Let us consider main problems faced by inspectors and experts.
The most difficult will be to establish the fact of committing a computer crime because its external evidences are much decent when compared with a grocery robbery. In fact, there is no visible material damage when committing computer crimes. For example, an illegal copying of information remains undetected and introducing of viruses is viewed as an unpremeditated mistake made by a user that could not “catch” it when communicating with the outer computer world.

Now the exposure of computer crimes is quite low because of the complexity of hardware and software. Moreover, the victims are often not in a hurry to appeal to law enforcement bodies. Sometimes the guilty persons are dismissed or transferred to other structural organizations. The refusal of criminal prosecution results in the lack of general prevention thereby inviting the other persons to try their forces. The victims should not be blamed because the difficult complex of problems affects their conduct. An understanding of it can help both a potential victim and law enforcement bodies.

The mechanism of committing crimes connected with automated systems of processing information is hidden from the victims (firm share-holders). In addition, the fact of information leakage can be concealed by e-means before revealed.

The officials responsible for computer system security are not interested in revealing the fact of committing e-crimes. The acknowledgement of an unauthorized access to the computer system puts their professional qualification under doubt whereas the inadequate measures of computer security taken by authorities can result in serious inner problems.

As a rule, banking officials carefully conceal revealed crimes committed against bank computers because it can damage its prestige and result in losing clients.

Some victims are afraid of serious, competent investigation because it can reveal an improper or even illegal mechanism of transacting. They often fear that insurance companies will increase insurance payments or refuse to renew their insurance policy if computer crimes are regularly committed at this organization. Victims can turn down the investigation because of disclosing in court their financial and other official secrets.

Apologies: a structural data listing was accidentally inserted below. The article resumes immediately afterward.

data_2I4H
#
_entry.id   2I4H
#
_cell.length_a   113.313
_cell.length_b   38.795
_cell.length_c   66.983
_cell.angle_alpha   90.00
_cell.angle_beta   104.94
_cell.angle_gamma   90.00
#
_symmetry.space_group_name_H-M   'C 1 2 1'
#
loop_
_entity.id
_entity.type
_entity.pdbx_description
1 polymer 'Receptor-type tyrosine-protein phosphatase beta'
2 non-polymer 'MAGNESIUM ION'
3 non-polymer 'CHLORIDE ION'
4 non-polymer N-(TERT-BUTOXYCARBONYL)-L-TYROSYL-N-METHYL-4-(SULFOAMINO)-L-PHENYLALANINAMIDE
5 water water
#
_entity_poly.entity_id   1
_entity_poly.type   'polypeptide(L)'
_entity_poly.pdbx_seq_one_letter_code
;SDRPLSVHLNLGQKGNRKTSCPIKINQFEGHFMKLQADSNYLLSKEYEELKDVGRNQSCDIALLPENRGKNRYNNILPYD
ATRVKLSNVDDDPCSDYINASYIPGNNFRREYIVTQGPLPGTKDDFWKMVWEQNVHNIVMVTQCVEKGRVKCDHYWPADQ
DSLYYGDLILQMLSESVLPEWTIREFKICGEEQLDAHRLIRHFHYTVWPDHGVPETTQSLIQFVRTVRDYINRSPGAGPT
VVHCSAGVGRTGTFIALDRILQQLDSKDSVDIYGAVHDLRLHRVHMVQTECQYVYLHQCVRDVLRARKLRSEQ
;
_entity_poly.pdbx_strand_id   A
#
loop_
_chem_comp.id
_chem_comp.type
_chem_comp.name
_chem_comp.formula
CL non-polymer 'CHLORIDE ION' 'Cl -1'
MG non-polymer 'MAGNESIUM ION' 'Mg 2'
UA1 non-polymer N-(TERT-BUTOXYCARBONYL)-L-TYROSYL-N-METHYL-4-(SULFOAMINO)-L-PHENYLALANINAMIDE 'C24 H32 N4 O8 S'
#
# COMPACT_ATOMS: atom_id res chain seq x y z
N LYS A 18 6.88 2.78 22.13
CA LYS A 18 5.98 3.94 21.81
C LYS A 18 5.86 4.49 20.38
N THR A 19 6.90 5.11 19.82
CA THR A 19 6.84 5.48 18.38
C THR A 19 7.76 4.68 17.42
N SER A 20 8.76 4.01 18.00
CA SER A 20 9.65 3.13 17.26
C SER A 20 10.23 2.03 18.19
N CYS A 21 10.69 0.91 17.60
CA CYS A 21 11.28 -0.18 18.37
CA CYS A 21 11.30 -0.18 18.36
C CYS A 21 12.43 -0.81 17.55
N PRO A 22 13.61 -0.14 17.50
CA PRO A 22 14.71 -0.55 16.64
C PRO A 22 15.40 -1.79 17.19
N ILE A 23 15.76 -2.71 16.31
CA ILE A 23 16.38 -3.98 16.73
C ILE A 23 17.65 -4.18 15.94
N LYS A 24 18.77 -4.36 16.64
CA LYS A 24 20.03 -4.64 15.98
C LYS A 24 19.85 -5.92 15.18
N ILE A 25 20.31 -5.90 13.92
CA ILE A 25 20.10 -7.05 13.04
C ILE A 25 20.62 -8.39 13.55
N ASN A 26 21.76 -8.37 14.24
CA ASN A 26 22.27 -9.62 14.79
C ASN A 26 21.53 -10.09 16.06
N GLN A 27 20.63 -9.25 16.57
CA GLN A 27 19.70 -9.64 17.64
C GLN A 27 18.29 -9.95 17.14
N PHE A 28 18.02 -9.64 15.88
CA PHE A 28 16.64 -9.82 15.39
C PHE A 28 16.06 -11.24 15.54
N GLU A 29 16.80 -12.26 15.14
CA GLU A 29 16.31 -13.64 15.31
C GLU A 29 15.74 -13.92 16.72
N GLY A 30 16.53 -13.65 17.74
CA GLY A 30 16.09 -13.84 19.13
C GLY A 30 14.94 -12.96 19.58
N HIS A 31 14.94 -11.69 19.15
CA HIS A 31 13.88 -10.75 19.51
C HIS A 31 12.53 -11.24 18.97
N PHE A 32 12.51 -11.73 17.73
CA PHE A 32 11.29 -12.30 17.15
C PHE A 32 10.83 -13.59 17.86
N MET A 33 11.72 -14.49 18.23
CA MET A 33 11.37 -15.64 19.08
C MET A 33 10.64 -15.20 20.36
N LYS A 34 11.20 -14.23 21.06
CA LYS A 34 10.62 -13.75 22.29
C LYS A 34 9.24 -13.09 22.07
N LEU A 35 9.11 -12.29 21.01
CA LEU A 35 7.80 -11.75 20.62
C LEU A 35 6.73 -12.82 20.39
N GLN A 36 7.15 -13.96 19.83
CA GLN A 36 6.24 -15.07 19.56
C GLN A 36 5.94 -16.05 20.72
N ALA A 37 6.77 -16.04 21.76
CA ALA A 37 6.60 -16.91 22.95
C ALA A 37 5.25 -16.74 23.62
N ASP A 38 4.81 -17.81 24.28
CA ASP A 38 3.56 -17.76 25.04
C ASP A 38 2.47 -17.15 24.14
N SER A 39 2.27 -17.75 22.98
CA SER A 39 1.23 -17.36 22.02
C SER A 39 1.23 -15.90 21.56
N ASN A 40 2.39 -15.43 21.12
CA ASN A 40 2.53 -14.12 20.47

Foreign attorneys and inspectors note that documents produced by those suffered from computer crimes do not often suffice to bring grounded accusations.

If commercial activity crimes are traditionally measured with minutes, hours, days and weeks, automated system offenses are measured with fractions of a second.

The difficulty of estimating inflicted losses is an interesting aspect of financial computer crimes. Schneider’s case of Pacific Ocean Phone Company e-robbery can serve as an example of it. He stated during the inquiry that he had stolen nearly $1 million whereas the company indicated the lost sum of at most $100 hundred. The investigation of computer crimes is often quite expensive. Sometimes organizations do not want to increase their losses by adding investigation costs. The victim often denies an idea of exposing a crime because of limited material resources. Exposed computer criminals in many countries are known to get off with small penalties (often – suspended sentences). It compels the victims not to report an incident to law enforcement agencies.